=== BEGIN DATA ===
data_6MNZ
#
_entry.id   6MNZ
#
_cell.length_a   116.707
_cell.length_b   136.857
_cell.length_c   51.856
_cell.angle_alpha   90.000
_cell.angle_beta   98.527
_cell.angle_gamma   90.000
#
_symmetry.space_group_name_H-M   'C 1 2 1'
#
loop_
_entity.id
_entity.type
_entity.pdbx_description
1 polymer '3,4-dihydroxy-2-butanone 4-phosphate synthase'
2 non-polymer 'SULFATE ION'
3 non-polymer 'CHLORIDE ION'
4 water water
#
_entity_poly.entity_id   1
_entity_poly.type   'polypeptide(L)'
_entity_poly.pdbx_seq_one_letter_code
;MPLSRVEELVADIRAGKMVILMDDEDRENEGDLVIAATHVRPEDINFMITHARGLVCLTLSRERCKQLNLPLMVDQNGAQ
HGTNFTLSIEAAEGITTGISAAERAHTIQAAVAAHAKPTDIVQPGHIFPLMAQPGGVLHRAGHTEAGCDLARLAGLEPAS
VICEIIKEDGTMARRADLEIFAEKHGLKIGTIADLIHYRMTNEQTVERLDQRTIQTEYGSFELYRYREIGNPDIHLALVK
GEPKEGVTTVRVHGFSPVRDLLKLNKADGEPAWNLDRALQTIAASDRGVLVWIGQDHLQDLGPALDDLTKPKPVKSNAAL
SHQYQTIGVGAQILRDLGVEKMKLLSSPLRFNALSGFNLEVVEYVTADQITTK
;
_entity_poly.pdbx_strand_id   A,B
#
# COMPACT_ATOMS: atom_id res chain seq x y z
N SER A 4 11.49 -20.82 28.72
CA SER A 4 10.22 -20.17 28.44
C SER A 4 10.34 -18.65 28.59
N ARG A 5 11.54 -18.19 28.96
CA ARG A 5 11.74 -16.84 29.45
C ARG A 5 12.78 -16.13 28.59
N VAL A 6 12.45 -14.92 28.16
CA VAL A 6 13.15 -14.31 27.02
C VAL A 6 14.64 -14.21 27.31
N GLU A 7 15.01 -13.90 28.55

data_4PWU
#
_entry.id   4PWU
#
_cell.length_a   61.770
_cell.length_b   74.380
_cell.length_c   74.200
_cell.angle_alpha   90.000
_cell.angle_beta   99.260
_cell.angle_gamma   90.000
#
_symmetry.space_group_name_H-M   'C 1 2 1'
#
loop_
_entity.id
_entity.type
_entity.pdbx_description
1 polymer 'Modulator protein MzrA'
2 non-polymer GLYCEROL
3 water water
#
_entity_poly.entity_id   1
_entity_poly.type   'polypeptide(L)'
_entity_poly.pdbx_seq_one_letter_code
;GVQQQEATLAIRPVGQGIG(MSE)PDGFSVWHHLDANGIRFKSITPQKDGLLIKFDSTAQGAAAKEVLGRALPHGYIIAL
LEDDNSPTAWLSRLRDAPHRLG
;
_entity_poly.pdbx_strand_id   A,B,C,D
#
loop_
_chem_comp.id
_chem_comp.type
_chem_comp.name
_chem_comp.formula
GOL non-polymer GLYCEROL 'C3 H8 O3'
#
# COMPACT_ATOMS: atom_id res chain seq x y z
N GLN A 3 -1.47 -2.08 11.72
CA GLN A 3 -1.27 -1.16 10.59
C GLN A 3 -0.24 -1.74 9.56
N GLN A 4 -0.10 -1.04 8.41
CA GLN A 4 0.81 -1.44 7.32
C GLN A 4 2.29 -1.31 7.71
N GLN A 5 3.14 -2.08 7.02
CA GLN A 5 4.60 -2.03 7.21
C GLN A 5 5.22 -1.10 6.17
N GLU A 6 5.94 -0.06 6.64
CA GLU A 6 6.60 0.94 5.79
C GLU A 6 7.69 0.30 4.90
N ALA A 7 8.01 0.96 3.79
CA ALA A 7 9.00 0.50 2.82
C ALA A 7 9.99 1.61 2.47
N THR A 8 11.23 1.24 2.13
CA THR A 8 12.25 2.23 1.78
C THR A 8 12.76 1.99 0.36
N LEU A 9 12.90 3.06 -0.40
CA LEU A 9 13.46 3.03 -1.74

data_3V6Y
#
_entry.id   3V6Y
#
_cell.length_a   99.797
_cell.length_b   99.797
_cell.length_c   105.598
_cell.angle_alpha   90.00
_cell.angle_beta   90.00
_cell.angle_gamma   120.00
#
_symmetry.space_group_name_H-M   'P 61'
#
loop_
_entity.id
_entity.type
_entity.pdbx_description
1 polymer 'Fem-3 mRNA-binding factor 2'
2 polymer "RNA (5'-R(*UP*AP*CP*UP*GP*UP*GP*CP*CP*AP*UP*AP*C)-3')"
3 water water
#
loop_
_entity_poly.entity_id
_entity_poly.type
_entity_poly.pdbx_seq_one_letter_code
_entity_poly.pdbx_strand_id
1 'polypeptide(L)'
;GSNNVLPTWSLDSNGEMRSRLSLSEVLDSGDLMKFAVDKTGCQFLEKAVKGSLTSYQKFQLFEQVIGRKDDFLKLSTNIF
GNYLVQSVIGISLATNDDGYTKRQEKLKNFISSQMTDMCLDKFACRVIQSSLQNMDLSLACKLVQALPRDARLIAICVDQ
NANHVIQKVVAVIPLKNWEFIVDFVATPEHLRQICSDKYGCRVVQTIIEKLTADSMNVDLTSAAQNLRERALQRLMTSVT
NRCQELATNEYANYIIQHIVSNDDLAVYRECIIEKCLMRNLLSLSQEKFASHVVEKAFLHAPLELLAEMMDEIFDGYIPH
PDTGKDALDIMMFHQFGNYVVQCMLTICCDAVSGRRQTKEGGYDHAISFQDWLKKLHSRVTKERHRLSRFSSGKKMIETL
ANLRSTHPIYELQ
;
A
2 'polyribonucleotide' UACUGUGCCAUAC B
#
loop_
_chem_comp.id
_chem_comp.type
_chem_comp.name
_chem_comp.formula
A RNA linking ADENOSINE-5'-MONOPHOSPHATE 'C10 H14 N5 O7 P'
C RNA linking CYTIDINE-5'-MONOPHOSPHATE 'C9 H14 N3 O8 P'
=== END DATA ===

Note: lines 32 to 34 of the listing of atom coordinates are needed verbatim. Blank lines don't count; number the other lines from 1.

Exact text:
_entity_poly.pdbx_strand_id   A,B
#
# COMPACT_ATOMS: atom_id res chain seq x y z